At least two well-educated, successful career women, at great personal risk, have alleged that Judge Brett Kavanaugh has committed crimes that include underage intoxication, assaults and attempted rape. Rushing to premature Senate confirmation before the allegations are fully investigated could lead to a future impeachment of Kavanaugh and a trial by the same U.S. Senate that confirmed him in a rush to judgment.
It would certainly seem logical for the Senate, including our own Sen. Susan Collins, to allow the Federal Bureau of Investigations to first determine the validity of these allegations. The women involved are willing to have an investigation of their allegations. Kavanaugh should want to agree to clear his name. No vote should be taken until this is done.
Nov. 6, Election Day, is coming at a rapid pace, and it is time we start seriously thinking about who we want to represent us in Augusta. My support for Senate District 9 is going to Sen. Geoff Gratwick.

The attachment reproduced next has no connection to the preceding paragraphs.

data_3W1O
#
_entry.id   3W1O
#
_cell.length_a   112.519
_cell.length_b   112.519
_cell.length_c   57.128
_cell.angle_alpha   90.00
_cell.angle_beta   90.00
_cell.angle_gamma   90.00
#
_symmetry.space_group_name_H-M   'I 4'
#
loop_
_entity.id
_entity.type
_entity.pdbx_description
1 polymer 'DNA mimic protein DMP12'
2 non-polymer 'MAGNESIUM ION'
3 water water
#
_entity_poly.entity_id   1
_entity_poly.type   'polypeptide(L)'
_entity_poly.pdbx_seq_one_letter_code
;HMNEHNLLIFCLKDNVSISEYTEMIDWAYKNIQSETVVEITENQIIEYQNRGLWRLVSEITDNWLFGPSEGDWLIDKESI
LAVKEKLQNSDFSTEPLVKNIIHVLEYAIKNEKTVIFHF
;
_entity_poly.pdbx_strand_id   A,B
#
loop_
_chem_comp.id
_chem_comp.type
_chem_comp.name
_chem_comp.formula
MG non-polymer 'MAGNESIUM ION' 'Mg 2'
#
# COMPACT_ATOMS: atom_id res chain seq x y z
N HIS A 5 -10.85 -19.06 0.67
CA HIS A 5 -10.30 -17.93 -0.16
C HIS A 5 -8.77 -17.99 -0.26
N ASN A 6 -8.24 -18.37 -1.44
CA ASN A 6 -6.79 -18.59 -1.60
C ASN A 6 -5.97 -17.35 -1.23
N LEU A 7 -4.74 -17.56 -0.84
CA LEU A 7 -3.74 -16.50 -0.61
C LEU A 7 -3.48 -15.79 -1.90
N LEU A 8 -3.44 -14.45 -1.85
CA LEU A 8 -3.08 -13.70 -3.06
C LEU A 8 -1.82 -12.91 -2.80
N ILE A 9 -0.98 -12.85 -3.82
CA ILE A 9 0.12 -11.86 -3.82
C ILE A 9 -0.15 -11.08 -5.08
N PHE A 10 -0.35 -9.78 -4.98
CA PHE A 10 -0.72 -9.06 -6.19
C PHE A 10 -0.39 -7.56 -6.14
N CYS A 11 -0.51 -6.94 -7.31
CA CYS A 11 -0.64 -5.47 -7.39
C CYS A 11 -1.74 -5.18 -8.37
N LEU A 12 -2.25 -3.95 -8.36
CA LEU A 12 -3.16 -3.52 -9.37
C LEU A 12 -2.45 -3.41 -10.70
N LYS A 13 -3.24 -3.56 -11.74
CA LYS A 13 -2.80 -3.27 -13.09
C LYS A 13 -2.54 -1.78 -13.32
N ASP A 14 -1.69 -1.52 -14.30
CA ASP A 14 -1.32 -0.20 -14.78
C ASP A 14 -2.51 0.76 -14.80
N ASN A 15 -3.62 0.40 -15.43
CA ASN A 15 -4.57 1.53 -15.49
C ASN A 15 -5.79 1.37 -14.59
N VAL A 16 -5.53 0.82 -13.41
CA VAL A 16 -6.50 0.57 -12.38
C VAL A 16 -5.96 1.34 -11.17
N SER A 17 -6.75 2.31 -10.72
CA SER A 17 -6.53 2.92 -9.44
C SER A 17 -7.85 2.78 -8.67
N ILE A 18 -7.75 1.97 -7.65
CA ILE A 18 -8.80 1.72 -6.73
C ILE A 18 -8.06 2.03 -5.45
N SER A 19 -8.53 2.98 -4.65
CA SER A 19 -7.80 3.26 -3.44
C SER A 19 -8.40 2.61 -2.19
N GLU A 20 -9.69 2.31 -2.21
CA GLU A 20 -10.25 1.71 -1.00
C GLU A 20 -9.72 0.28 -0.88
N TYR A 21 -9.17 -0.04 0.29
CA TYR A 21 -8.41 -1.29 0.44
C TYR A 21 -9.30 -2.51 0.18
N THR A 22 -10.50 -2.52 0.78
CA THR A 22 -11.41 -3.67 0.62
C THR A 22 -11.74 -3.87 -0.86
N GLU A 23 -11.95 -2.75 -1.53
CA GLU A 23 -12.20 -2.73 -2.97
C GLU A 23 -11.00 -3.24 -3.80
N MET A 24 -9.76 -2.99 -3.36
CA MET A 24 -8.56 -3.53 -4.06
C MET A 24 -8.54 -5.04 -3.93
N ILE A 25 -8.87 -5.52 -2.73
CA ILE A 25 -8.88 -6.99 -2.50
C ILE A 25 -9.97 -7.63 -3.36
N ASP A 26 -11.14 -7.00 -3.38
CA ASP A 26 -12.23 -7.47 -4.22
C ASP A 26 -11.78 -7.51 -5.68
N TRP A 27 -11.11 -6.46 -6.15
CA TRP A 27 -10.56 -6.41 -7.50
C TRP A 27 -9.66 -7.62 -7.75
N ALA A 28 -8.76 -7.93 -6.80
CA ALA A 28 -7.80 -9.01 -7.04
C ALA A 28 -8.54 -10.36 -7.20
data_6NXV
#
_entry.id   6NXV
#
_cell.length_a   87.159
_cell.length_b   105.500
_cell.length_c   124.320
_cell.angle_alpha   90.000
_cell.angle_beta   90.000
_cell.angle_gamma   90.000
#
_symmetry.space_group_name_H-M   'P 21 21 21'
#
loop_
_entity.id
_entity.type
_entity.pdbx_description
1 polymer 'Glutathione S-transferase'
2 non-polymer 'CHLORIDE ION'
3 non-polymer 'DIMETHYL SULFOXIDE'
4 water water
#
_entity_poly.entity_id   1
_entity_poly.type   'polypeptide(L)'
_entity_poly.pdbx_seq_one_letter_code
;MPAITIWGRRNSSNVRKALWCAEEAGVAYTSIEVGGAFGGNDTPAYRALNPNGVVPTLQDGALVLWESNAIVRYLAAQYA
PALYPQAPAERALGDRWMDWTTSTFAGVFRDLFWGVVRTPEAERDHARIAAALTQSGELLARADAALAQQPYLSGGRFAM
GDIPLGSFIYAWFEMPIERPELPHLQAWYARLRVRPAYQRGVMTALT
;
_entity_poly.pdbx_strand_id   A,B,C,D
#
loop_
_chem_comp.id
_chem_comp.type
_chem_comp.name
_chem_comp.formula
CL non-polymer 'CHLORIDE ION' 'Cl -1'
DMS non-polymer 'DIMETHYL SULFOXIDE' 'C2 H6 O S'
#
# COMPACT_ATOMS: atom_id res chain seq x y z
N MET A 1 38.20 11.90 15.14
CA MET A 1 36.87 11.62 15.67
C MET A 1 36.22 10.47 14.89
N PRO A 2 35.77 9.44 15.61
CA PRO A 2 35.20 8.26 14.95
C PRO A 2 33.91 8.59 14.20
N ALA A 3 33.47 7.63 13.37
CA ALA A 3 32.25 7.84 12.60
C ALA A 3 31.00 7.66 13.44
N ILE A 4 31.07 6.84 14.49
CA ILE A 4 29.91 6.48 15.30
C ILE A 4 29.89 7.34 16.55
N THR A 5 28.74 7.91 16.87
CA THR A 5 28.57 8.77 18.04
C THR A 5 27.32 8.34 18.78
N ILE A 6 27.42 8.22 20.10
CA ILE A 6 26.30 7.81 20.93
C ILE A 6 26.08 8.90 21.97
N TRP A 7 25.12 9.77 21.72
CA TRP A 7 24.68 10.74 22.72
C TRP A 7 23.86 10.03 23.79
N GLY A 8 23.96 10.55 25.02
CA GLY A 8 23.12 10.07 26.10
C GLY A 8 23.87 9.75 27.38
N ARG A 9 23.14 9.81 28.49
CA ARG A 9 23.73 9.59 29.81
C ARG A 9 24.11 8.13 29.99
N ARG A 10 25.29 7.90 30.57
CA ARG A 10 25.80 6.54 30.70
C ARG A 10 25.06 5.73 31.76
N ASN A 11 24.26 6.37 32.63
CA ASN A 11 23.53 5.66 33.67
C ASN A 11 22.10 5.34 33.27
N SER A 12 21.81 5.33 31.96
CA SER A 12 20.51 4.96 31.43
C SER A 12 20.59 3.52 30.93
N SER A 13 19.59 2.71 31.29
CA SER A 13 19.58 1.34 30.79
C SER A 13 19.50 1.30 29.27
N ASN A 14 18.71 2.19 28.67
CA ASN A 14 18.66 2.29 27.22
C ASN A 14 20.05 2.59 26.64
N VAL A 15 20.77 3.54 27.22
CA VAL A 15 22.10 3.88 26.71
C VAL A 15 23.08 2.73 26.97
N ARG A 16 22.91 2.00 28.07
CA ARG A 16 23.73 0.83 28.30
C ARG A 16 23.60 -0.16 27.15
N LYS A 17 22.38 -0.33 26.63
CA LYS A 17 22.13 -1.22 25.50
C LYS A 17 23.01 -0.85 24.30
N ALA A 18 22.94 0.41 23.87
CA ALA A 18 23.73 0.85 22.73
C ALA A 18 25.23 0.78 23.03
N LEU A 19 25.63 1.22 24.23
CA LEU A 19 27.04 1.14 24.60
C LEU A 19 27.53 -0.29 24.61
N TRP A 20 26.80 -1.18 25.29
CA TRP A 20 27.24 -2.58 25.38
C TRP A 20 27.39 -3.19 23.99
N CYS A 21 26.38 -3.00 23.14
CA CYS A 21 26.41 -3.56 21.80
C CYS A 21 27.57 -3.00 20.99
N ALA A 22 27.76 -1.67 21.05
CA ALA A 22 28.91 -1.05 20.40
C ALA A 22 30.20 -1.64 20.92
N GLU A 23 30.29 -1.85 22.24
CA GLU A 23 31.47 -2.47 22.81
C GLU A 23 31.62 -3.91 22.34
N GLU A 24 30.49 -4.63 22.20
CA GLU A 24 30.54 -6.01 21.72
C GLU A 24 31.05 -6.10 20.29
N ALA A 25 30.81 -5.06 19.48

Why re-elect Gratwick? For me, the most outstanding reasons is a quote from his 2018 Legislative Report. He states, “Despite our often-voiced differences, we in Maine know how to work well together. We have much in common. When we are open to compromise, the results help everyone.” I want someone in Augusta who listens and Gratwick does.
I have had the honor of working with Gratwick as I was advocating for access to prevention, treatment and recovery services for the people who are struggling with a substance use disorder. Every time I emailed, called or asked to talk Gratwick, he was there with an open mind, asking questions and sharing honestly where he stood on a bill or an issue.
His honesty, commitment and love for the Maine people is genuine and my vote for him will ensure that work will get done that is respectful to our community not just about politics. He is a true champion for his district and has a desire to ensure families have healthy lives, that education is appropriately support, that we keep property taxes that people can maintain their homes and supports growth in our communities.